Published Nov 24, 2016It's a common tradition, come the Christmas holidays, to decorate a tree and eventually haul it to the curb when its needles have browned and fallen off, no longer displaying a shred of the beauty it once brought you.
That seasonal practice is not unlike Mark Waters' Bad Santa 2, compared to its predecessor. Much like a Christmas tree at the end of its life span (albeit minus copious amounts of sex, booze and Billy Bob Thornton) it's a second coming that doesn't shine half as bright as the original and should be tossed away without hesitation.
Set a decade after the original, Bad Santa 2 opens with the hard-drinking, trash-talking Willie Soke failing to take his own life in his seedy apartment after losing a valet job. A visit from his shifty heist partner Marcus (Tony Cox) ends with the two traveling to Chicago to rob a wealthy charity run by husband and wife team Diane (Christina Hendricks) and Regent (Ryan Hansen). Dressing up as a bell-ringing Santa in the streets to help collect the funds he'll eventually steal, Willie's role becomes even more complicated when he discovers his estranged mother Sunny (Kathy Bates) is also in on the heist, proving that their vitriolic nature runs in the family.
The puerility that the original film was lauded for is in no short supply here, with the film's writers doubling down on it all in hopes of being as biting. Viewers don't need to wait even five minutes into the film for a good dose of racist, ableist and misogynistic spew, but regardless of how offensive one finds the subject matter, the ham-fisted delivery keeps it from being anywhere near funny. A scene in which Willie lines up a number of children to sit on his knee as Santa at a holiday party offers some laughs, but moments like these are few and far between.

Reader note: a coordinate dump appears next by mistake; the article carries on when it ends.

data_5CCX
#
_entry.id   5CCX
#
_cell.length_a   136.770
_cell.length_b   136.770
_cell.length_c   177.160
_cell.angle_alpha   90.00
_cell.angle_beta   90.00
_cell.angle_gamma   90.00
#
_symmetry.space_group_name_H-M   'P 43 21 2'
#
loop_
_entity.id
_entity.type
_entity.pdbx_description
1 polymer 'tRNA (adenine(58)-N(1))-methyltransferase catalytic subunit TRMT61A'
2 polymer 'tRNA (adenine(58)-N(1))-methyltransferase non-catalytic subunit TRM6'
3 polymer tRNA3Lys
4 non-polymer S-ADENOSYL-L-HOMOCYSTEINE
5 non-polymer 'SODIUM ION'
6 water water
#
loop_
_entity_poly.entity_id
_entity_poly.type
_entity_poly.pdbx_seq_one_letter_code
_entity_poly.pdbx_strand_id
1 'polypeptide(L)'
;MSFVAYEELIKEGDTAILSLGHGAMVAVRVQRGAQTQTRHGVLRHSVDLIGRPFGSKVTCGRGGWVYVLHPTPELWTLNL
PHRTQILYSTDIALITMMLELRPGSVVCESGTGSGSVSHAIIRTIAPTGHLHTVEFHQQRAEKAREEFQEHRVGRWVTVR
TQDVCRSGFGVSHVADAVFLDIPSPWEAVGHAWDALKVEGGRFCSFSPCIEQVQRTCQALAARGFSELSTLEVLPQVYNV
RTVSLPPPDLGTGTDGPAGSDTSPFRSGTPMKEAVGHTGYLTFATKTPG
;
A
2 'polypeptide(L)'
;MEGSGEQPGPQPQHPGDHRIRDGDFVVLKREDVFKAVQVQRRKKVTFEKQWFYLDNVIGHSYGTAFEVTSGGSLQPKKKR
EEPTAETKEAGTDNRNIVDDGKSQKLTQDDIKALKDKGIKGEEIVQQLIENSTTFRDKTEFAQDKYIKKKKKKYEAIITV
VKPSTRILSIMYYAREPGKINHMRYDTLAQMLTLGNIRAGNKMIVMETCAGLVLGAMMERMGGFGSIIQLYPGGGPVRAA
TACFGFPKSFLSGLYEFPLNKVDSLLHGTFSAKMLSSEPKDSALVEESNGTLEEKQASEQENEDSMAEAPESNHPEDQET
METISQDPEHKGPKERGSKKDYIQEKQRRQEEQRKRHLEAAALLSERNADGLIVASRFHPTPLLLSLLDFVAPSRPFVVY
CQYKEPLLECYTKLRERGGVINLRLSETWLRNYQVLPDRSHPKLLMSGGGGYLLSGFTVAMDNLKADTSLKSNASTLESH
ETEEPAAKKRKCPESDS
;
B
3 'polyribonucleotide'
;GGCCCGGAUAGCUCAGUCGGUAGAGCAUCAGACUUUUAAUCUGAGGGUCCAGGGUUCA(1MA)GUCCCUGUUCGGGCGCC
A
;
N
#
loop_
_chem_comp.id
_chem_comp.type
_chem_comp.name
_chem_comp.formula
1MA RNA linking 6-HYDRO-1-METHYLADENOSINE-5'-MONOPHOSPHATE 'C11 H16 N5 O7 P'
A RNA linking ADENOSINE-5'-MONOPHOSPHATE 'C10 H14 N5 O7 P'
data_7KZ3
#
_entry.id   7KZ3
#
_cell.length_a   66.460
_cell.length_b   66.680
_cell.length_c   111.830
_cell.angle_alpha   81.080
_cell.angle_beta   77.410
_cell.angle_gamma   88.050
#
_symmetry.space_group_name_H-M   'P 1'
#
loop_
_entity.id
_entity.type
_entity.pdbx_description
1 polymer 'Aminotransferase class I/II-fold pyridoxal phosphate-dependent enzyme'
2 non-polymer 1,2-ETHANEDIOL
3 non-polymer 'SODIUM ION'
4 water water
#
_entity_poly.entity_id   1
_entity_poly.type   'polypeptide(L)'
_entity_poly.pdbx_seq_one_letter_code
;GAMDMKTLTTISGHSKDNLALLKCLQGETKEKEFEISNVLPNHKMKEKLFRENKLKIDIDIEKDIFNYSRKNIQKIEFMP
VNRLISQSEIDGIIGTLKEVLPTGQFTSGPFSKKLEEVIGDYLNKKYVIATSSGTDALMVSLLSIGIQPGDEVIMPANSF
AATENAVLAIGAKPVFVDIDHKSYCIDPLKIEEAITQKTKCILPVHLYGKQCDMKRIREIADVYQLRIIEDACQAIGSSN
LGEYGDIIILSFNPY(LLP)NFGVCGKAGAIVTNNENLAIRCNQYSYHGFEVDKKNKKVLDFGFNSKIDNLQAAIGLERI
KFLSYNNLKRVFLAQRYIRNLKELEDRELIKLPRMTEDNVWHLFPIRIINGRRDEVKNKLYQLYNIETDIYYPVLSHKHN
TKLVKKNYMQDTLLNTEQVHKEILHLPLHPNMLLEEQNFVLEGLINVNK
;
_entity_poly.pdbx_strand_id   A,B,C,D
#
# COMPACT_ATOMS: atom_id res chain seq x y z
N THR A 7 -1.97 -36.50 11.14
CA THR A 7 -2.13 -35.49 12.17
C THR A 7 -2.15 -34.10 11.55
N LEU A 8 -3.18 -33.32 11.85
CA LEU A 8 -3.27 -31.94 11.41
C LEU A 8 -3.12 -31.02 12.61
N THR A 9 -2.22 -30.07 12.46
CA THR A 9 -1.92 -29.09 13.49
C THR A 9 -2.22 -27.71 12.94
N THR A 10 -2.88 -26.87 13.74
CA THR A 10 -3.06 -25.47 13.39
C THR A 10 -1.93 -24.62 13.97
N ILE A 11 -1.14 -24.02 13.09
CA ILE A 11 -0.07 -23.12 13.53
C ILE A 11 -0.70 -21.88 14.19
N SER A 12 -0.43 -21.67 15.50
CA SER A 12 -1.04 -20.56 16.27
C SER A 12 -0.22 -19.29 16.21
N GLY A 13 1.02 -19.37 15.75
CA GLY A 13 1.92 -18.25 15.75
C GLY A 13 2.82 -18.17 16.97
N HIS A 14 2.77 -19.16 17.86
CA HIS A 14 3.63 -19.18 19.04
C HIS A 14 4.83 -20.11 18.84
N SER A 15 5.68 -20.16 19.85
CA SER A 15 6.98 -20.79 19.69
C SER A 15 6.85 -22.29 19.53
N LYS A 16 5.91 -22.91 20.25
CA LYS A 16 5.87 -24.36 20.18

It doesn't get much better from there, with the plot effectively playing second fiddle to the over the top lewdness. A central component of the heist involves Willie and Marcus attempting to seduce both Diane and security guard Gina (Jenny Zigrino), and apart from both female characters failing to be developed beyond simple objects of desire, additional scenes of the men arriving home to more vapid, rude banter stretch things out longer than they should be. It all leads to a relatively rushed action sequence that ends the film, attempting to wrap everything up as quickly and curtly as possible.
The subplot involving Willie's continuing relationship with a now-grown up Thurman Merman (Brett Kelly) has a handful of chances to give the movie heart (or something that resembles it), but would rather make Merman the butt of all intelligence-related jokes.
Bad Santa 2 aims lower than the lump of coal in every bad child's stocking in dashing straight for the lowest common denominator. As far as this year's holiday films go, you should hope this one falls off the sleigh. (eOne)